Lowest selling horse was $300. No clue who'd it was. Many trainers wanted to buy back their horses but they went for too much money. Kitty Lauman, who placed second, got Ranger back for $7,500. Many horses, say my sources, went for upwards of $10,000. And the top selling horse? Are you sitting down? $50,000!!!

Desperate Horsewife
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And the Winner Is...

It's been difficult finding information on the Extreme Mustang Makeover as it's happening, but one of the mustang lists had a member who's in Forth Worth and posting as results come in. Interested in seeing the winners? Well, here they are!

Guy Wood 1st place
Kitty Lauman 2nd place
Zane Davis 3rd place
Avija Aunina 4th place (she road English)
Dwight Bilyk 5th place
Bill Lopez 6th
Holly Davis 7th
Nick Bowman 8th
Cody Keller 9th
Robin Secrist 10th
Roeliff Annon 11th
Jeremy Dunn 12th
Steven Hampton 13th

I'm so happy to see Zane and Holly both in the top ten! Way to go, guys! I'm looking forward to hearing how the adoption portion of the event goes today. Wonder what the top bid will be? Wonder if my new friend,Susan, who lives in Southwest WA, will be able to buy back her Mac?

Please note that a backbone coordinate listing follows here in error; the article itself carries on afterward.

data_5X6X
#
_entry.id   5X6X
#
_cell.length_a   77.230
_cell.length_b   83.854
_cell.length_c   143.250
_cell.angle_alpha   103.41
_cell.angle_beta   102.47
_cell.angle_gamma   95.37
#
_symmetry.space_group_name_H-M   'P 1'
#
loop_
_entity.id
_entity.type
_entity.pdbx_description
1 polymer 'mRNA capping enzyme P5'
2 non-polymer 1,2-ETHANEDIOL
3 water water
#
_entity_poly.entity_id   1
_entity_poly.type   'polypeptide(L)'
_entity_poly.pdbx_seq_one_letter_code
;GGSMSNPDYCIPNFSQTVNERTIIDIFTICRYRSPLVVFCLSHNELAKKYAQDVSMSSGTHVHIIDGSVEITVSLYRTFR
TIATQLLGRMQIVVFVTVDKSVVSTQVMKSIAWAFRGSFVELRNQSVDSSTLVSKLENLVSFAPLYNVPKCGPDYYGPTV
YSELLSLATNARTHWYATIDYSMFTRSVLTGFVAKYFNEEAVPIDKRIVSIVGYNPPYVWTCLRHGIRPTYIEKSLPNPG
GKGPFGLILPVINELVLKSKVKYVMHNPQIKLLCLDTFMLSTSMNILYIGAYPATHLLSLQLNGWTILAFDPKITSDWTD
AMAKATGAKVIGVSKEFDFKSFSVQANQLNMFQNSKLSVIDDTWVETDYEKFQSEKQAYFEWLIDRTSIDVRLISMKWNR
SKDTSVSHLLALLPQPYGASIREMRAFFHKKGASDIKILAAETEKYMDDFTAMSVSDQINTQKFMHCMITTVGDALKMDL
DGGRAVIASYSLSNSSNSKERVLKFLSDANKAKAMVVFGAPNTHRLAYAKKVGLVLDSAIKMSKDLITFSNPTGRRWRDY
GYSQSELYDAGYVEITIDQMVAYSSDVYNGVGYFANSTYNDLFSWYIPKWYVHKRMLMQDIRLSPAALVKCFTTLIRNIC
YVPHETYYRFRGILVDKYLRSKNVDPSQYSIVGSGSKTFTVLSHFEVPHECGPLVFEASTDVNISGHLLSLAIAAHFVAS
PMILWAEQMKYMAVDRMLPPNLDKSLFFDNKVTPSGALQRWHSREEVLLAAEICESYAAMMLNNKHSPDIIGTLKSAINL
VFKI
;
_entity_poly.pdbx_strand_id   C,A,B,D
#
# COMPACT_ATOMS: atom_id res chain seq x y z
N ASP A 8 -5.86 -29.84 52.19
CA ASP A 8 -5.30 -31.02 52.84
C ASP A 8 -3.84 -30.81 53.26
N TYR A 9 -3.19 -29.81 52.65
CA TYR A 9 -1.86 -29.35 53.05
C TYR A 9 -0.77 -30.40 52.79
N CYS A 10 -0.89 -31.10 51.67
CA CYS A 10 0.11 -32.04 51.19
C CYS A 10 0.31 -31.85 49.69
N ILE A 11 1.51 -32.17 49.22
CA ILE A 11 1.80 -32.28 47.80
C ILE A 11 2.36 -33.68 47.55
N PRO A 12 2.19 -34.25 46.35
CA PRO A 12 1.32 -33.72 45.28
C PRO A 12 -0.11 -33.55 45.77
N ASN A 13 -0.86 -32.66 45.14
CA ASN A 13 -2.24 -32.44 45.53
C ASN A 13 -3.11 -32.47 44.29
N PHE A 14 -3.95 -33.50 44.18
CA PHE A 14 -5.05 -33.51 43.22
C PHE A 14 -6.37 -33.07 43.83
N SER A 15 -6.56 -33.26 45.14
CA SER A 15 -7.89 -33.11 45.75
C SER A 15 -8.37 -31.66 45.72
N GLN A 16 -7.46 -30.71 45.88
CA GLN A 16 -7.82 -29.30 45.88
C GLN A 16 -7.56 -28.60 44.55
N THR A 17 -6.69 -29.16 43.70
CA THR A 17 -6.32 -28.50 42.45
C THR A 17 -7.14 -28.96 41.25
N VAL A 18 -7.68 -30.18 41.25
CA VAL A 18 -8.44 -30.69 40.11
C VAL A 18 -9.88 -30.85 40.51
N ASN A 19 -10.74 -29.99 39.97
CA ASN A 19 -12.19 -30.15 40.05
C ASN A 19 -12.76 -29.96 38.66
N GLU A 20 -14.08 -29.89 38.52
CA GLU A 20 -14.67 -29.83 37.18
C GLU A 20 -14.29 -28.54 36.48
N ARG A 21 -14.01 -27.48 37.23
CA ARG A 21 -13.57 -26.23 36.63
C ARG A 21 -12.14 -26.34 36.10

It was also announced that they plan on sponsoring two more Mustang Makeovers. Cool, eh? I'm thinking hard about whether or not I've got what it takes to do this. I'd like to give it a go...what do you think?

Brassy, up for 'adoption'

After the high of the EMM, here's a downer. Someone posted to the mustang message board that there are two BLM horses at CBER, a 'rescue' that has a shady reputation and has had several horses die while there. Truly, they are horse traders and nothing else. They've been banned on at least one message board from asking for donations. If you'd like to take a peek into the controversy, here's a link:

I have such a difficult time leaving them there. It's a difficult thing; you know that those people won't stop as long as others will buy from them, and you hate to leave the animal there because of the neglect. One of those damned if you do, damned if you don't situations.

'Forgotten'...what a name. I hope she doesn't get forgotten.

Desperate Horsewife
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Wednesday, September 19, 2007

How did that happen?